Defenders stay current, qualified and mission ready

  • Published
  • By Staff Sgt. Matthew Burke
  • 914th Airlift Wing Public Affairs
This summer, U.S. Air Force Reserve members from the 914th Security Forces Squadron here conducted a seven-day home station training package focusing on aspects of their deployable mission.

This training consisted of: a two-day active shooter course, Expeditionary Combat Skills, a deployment training exercise, convoy operations and the proper utilization of expeditionary shelters.

"This was my first time in the field with this unit," said Senior Master Sgt. Matthew Clancy, superintendent of training for the 914 SFS.  "I was impressed with the advanced level of training we provided for our guys."

The active shooter course focused on the weapons handling tenets of shoot, move, and communicate and was conducted using a non-lethal training ammunition.  It culminated with a force on force active shooter exercise with role playing members provided by the Monroe County Sheriff's Department acting as opposing forces.

"The potential for real world application really hits home when conducting this type of training," said Clancy.

As the training package progressed, it focused on individual Expeditionary Combat Skills.  The 914th Aeromedical Staging Squadron provided a combat lifesaver course that focused on the employment of combat lifesaver bags, carried by personnel to provide specialized capabilities, in each 13 Airman Security Forces Squad.

Additionally, flight trainers provided training to the 914th SFS on the M249 Squad Automatic Rifle and M240B Machine gun.  Instruction was given on the tactical radio and Defense Advanced GPS Receiver known as a D.A.G.R and finally, unit members practiced tactical vehicle familiarization, convoy operations and tactical convoy operations including vehicle recovery.   These convoy skills are important because they are common in a deployed environment.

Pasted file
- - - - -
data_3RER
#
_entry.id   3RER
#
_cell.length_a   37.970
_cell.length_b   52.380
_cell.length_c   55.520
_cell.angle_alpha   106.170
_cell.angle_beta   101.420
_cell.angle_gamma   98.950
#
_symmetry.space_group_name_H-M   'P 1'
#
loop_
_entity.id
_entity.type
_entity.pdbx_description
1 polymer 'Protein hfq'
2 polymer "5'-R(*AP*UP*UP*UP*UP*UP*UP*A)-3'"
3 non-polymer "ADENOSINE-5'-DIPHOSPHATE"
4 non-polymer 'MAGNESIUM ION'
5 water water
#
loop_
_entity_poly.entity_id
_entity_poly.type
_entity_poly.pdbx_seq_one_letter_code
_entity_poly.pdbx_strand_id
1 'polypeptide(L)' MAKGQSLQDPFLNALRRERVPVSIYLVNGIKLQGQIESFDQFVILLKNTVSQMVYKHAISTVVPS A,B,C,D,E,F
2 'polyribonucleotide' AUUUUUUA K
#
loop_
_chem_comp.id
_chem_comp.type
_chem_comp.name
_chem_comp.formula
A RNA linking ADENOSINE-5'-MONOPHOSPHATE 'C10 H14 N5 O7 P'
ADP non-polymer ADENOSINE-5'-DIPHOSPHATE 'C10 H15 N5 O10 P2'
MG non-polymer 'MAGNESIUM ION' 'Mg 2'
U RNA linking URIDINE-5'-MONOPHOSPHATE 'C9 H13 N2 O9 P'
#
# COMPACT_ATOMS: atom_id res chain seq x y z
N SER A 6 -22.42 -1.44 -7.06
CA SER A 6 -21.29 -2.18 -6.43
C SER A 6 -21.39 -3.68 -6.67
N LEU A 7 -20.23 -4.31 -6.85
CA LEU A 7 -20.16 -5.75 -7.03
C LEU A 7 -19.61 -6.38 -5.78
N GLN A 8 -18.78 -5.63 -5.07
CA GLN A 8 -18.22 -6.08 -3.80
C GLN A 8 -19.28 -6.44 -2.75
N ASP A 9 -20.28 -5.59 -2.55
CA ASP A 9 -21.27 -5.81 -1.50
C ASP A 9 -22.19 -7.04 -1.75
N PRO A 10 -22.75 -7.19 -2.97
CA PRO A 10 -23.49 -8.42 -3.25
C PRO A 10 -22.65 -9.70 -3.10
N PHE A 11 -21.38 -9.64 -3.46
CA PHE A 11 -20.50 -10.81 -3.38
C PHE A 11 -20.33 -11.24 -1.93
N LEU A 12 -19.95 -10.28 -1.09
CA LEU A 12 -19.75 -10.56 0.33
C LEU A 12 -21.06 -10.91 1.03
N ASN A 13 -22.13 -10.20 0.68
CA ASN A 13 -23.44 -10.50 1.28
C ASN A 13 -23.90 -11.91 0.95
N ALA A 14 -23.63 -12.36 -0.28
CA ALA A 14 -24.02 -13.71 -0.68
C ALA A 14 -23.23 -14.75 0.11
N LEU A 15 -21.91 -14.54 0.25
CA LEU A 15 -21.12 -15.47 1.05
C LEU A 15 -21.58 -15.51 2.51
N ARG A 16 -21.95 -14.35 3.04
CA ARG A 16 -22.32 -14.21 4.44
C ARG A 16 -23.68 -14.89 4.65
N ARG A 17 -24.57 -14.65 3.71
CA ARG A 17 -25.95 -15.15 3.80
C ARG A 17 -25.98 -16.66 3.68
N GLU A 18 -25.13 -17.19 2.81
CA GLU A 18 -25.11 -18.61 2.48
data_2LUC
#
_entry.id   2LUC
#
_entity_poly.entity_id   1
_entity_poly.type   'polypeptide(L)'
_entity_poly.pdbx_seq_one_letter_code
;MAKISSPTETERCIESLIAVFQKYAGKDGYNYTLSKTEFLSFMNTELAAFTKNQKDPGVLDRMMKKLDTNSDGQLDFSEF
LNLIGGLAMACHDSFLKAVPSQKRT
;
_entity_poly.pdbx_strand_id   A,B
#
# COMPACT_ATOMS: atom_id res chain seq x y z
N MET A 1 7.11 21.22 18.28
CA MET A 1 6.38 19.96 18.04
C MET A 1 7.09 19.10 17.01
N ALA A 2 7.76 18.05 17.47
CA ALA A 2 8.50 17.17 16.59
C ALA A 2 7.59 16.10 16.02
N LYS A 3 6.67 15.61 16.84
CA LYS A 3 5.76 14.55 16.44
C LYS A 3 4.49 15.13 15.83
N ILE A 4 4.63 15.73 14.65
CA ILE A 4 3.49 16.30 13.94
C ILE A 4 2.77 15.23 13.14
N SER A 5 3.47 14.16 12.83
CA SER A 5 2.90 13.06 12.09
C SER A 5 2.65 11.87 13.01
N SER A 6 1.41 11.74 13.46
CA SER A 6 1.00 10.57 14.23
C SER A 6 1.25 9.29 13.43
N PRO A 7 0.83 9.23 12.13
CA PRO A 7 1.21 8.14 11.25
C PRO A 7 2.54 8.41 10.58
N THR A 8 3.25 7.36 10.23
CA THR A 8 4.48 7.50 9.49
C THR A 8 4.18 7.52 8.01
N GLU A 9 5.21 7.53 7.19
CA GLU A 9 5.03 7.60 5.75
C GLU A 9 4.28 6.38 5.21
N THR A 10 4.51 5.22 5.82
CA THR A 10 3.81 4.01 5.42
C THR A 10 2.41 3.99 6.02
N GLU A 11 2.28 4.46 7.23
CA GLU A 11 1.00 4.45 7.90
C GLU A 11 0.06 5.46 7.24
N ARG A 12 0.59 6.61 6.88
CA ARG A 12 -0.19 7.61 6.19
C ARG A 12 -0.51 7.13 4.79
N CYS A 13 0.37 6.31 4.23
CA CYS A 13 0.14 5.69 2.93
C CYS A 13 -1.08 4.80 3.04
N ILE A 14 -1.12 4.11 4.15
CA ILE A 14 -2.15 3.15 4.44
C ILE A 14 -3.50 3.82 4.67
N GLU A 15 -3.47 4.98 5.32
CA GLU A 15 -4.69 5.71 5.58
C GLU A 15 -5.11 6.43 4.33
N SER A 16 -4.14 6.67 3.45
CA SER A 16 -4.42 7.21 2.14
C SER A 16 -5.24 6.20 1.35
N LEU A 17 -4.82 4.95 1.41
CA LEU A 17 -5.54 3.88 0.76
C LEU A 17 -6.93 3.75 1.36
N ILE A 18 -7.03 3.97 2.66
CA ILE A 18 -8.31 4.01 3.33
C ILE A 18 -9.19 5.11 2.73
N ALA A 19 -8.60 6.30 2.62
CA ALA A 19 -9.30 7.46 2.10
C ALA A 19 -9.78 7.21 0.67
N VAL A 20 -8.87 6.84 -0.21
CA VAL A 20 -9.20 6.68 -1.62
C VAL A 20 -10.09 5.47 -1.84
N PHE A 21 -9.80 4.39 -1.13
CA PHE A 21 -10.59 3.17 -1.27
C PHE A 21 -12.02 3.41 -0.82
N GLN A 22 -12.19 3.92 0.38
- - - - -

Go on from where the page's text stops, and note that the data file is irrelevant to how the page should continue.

During the 914 SFS Annual Tour the unit received an Operations Order from their operations officer, Major William Gourlay, that simulated an insertion to a forward deployed location at the Buffalo International Airport.  Personnel arrived early for preparation and were weighed and processed through the 30th Aerial Port Squadron. The 914 SFS then moved out for a tactical Engines Running On-load (ERO) onto a waiting Niagara C-130 Hercules from the 328th Operations Squadron, and were transported to the Buffalo international Airport.  Upon arrival, they prepared to move in a Tactical Convoy back to the simulated Forward Operating Base (FOB) located on NFARS.

"The troops were most excited about the fly away," said Gourlay.  "It was exciting for personnel who have never deployed and realistic, even for those who have."

However, due to an unforeseen circumstance, the Buffalo International Airport was also hosting a tour of the Commemorative Air Force (CAF) B-24 Liberator, the legendary World War II bomber.  A pause to training was called and the Airmen were given a brief of the Aircraft and its history by Mr. Nic Winkeldorf of the CAF. It was a memorable experience for the Airmen assigned to NFARS to see and be connected to their heritage in such a unique way.

After the direction was given for a training restart, the 914 SFS continued their mission with a Convoy Exercise in armored HMMWVs led by convoy commander 1st Lt. Brian Rhoney to the simulated FOB located on NFARS.  Personnel immediately rolled into realistic training scenarios out to the simulated village and training area on base. Several missions were given to the 914 SFS squads involving scenarios utilizing mounted and dismounted patrols into the village and a recovery operation involving a downed pilot.  This required multiple days as the 914 SFS received classes from the 914th Explosive Ordinance Disposal detachment on recognition and current tactics, techniques and procedures for combating Improvised Explosive Devices.

"I have a strong belief in rehearsals," said Gourlay.  "It's important to work together (with other units) to learn each other's capabilities and limitations in a training environment."

The training was deemed a huge success by everyone involved.  The Defenders of the 914th Security Forces Squadron completed their assigned tasks in accordance with the Annual Training Plan.  Additionally, the planning and execution that included several other squadrons from the 914th Airlift Wing as well as support from the Army National Guard and a civilian contractor was well done at all levels.  Many different organizations were able to train and contribute alongside the Security Forces Airmen, once again proving the power, flexibility, and relevance of Team Niagara.

"I was impressed with the level of cooperation from other units and the motivation of our (914 SFS) troops," said Gourlay.  "Our mission is to provide combat-ready forces and this training ensures we can do that to the highest degree."